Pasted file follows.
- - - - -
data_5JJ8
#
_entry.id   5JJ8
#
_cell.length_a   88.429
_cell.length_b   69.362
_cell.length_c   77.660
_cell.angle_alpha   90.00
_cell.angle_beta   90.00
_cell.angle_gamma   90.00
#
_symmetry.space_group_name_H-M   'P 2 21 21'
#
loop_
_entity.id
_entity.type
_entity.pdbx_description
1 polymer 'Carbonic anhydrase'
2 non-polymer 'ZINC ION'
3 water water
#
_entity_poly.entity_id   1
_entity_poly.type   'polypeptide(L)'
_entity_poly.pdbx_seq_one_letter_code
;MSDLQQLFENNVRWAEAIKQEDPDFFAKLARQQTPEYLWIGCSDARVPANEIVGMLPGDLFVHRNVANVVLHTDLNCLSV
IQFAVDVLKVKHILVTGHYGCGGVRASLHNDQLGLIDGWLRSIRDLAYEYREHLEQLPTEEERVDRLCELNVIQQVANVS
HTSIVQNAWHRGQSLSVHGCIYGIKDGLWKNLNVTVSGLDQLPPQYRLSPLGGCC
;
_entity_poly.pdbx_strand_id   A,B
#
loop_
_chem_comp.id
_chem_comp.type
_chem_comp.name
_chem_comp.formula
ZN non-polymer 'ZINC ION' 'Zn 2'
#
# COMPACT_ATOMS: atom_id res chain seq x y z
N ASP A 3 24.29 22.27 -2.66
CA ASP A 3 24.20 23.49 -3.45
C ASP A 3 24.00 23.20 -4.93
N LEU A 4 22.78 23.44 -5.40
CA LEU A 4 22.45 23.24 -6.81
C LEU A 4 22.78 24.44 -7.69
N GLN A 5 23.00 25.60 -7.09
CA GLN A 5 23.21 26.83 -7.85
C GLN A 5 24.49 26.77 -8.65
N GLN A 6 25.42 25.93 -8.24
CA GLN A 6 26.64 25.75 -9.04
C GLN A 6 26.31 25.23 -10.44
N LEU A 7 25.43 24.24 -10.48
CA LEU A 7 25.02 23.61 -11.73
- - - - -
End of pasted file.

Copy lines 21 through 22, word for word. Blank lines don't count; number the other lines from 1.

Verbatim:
#
_entity_poly.entity_id   1